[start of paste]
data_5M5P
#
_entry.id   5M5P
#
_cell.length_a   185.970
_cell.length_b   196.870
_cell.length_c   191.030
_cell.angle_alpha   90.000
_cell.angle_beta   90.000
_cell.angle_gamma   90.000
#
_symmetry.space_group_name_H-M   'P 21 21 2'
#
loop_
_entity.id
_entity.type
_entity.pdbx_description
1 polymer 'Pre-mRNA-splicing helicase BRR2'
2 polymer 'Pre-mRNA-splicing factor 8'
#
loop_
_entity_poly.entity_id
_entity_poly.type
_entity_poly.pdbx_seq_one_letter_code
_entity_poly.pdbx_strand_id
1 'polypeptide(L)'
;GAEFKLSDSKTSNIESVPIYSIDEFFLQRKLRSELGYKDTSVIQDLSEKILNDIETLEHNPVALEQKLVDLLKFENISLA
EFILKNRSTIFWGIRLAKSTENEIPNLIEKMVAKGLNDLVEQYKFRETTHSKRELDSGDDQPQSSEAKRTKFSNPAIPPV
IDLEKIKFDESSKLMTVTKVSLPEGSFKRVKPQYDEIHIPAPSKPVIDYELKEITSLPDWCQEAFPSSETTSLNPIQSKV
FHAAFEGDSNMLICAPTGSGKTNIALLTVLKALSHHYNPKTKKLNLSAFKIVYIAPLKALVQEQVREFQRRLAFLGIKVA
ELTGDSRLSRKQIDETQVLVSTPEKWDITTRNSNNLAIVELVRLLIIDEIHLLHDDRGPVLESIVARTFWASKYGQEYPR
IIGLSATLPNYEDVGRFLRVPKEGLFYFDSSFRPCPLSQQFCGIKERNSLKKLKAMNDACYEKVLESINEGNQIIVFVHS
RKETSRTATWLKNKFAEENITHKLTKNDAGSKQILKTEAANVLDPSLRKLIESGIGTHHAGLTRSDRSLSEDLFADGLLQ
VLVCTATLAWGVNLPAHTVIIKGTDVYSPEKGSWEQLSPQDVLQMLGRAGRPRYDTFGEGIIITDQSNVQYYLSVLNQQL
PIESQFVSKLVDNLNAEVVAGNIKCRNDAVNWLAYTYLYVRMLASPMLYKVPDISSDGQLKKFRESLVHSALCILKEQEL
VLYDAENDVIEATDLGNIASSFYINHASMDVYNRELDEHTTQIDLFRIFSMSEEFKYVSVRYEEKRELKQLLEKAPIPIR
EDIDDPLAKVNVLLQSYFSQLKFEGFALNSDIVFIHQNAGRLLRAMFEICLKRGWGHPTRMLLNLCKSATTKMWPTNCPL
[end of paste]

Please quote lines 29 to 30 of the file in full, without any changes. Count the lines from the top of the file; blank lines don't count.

IDLEKIKFDESSKLMTVTKVSLPEGSFKRVKPQYDEIHIPAPSKPVIDYELKEITSLPDWCQEAFPSSETTSLNPIQSKV
FHAAFEGDSNMLICAPTGSGKTNIALLTVLKALSHHYNPKTKKLNLSAFKIVYIAPLKALVQEQVREFQRRLAFLGIKVA